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What Wall Street Expects From The January Payrolls Number

Here is what the sellside is looking for when the BLS reports the January NFP in less than 30 minutes:

  • UBS 200K
  • Goldman Sachs 210K
  • HSBC 225K
  • JP Morgan 225K
  • Credit Suisse 230K
  • Deutsche Bank 240K
  • Morgan Stanley 245K
  • Citigroup 275K

And some more from RanSquawk's full preview of January non-farm payrolls:

  • US Change in Nonfarm Payrolls (Jan) M/M Exp. 230K (Low 180K, High 286K), Prev. 252K, Nov. 353K
  • US Unemployment Rate (Jan) M/M Exp. 5.6% (Low 5.4%, High 5.7%), Prev. 5.6%, Nov. 5.8%
  • US Average Hourly Earnings (Jan) M/M Exp. 0.3% (Low 0.1%, High 0.4%), Prev. -0.2%, Nov. 0.2%

January’s report is expected to show a slower rate of jobs growth but still print above 200K in a continuation of last year’s strong employment trend. The median consensus for the headline figure is 230K with all analysts expecting average hourly earnings to marginally increase after a surprise decline was observed in December. However, recent economic indicators have not been too encouraging with the employment component of January’s ISM Non-Manufacturing release coming at the lowest since February 2014. Moreover, the employment index of the ISM Manufacturing release from the same month also significantly missed on street expectations. January’s employment data could be also impacted by seasonal adjustment issues if firms hired more workers over the holiday season than usual based on a view of improved economic conditions.

Last month’s FOMC minutes reiterated that the Fed is data dependent in terms of monetary policy moves while the statement also referred to the strength of the US labour market. Although the unemployment rate continues to approach levels indicating full employment, other measures including the underemployment rate and wage growth still indicate that a degree of slack remains in the economy.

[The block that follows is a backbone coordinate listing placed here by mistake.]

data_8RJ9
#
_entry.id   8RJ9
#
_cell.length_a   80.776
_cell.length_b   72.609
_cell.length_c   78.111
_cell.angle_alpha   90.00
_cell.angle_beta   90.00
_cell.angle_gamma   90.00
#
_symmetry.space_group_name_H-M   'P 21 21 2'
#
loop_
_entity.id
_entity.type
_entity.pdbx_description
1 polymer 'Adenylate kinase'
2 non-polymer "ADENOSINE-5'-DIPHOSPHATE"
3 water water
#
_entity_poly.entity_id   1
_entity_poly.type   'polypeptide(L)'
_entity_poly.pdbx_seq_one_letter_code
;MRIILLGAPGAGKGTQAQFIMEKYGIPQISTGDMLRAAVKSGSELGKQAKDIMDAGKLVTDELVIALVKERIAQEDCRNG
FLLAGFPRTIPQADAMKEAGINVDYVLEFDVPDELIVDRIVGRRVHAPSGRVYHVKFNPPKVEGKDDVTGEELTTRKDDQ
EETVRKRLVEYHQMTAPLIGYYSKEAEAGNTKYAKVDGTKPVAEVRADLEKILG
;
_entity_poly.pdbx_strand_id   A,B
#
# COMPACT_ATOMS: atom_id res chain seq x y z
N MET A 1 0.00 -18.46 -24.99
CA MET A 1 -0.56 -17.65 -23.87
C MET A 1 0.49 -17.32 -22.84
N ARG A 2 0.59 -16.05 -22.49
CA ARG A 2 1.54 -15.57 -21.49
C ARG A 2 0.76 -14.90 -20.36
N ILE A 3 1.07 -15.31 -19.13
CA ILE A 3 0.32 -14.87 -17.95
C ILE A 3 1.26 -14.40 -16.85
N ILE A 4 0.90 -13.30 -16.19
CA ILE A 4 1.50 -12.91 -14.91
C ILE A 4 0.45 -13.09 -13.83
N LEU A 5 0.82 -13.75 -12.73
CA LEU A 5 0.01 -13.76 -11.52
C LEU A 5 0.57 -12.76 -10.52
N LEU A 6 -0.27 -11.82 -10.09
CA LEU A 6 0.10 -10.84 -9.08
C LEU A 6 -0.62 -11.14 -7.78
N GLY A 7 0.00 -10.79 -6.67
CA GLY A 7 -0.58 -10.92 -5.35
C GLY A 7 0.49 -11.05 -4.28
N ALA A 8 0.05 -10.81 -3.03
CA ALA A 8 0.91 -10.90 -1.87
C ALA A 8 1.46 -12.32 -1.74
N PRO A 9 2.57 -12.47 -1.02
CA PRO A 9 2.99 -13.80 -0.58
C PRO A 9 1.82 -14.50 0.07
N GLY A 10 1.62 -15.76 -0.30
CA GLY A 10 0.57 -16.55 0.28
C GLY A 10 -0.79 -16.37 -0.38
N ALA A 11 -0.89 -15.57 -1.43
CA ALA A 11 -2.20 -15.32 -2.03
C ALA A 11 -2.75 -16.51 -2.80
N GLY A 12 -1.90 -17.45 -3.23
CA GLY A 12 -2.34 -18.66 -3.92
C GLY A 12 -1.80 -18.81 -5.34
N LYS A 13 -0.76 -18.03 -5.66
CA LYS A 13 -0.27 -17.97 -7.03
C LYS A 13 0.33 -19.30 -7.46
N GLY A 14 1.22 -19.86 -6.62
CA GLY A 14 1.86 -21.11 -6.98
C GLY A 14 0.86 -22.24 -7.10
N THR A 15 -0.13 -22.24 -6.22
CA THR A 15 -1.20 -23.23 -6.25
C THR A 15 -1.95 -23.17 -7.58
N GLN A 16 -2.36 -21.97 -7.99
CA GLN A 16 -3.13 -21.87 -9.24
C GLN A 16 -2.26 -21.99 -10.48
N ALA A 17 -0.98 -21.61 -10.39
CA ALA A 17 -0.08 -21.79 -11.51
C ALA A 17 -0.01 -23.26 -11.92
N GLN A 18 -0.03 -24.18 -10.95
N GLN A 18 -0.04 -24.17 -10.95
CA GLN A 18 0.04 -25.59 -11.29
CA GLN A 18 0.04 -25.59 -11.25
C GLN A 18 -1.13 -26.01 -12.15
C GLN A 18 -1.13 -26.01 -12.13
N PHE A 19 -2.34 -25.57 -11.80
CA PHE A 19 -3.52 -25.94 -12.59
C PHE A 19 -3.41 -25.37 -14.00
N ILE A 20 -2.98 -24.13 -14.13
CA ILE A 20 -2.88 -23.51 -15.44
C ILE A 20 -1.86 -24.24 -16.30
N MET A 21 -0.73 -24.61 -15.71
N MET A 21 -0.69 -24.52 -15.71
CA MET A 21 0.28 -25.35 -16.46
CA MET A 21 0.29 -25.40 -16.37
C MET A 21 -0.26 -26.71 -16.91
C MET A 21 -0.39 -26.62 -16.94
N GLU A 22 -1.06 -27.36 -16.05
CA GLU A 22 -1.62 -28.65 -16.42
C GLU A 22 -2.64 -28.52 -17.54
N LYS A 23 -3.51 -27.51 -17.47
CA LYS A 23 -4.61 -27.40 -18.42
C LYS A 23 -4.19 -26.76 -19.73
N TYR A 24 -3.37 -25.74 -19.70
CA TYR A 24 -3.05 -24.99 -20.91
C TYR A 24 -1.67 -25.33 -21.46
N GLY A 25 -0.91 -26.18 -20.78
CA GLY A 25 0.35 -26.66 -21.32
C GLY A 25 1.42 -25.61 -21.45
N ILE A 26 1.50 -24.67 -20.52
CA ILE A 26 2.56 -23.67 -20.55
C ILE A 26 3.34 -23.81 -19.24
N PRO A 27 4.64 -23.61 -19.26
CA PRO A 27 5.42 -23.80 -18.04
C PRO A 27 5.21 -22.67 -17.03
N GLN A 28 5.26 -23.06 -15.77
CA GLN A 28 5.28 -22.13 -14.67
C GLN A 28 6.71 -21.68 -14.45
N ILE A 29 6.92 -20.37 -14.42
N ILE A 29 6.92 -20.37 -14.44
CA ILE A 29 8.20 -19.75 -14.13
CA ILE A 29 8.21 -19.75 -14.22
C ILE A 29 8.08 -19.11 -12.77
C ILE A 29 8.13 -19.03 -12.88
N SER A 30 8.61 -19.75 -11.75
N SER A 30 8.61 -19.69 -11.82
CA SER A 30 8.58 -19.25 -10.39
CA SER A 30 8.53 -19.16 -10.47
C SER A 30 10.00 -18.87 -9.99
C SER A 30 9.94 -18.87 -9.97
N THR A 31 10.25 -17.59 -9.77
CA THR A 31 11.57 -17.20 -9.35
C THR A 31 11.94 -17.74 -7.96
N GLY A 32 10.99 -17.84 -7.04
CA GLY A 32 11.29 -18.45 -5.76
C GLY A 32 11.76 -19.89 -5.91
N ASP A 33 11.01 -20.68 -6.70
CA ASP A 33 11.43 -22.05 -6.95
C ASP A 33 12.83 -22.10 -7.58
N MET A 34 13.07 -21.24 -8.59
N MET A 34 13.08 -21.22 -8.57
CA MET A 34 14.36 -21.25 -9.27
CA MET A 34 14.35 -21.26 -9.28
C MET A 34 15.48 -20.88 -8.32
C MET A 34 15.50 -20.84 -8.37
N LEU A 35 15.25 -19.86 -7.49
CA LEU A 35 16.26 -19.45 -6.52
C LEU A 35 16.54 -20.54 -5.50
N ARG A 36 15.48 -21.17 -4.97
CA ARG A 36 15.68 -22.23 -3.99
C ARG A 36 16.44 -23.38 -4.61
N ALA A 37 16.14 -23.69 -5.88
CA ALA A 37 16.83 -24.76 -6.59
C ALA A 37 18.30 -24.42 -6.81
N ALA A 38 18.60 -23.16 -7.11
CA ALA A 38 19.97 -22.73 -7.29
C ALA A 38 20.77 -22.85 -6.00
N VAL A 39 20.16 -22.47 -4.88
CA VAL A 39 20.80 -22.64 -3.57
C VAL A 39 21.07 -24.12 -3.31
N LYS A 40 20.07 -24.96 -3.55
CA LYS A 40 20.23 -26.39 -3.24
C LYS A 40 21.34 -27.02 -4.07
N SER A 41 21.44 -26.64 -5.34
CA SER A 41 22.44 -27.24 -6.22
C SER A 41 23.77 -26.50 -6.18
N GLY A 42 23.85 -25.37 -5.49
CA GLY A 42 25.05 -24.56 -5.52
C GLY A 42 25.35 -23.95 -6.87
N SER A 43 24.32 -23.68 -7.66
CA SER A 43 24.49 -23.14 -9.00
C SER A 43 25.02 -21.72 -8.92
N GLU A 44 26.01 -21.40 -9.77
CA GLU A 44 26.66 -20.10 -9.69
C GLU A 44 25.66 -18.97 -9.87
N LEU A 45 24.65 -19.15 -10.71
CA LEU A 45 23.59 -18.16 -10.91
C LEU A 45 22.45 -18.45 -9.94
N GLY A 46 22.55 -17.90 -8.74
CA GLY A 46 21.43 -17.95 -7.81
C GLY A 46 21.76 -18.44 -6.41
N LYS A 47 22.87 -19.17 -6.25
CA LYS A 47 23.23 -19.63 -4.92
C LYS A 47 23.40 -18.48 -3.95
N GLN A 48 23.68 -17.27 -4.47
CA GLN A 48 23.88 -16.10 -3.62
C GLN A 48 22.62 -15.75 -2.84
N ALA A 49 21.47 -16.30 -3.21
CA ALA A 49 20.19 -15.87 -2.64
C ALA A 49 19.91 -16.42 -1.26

Market Reaction

A headline reading above the median expectation of 230K and evidence of a return to wage growth could lift US equity markets and the USD in the short-term with the Fed indicated to stay on hold until at least June. Treasuries could also see some curve steepening in the aftermath of a strong employment report although 10-year yields have already seen their largest three-day increase since September 2013 as last month’s rally in fixed income markets appears to have halted despite Greek default concerns and volatile oil prices. If the report falls considerably short of expectations then it is possible this could see markets shift their expectations of rate-lift off by the Fed with the possibility of a June rate hike potentially being taken off the table, which subsequently could provide a more sustained reaction across US asset classes than previous reports.

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Recall that as we noted yesterday, "January Payrolls Have Missed Expectations 9 Of The Last 10 Times"

The US chief analyst of Nordea, Johnny Bo Jakobsen,

statistical finding: in the past decade, consensus forecast over-estimated January reading on 9 out of 10 occasions. As the chart below shows, the average overoptimistic consensus miss for January is just about 50K, with the last time consensus was lower than the final result taking place in 2012, and before that, one has to go all the way back to 2003 for the second payrolls "beat".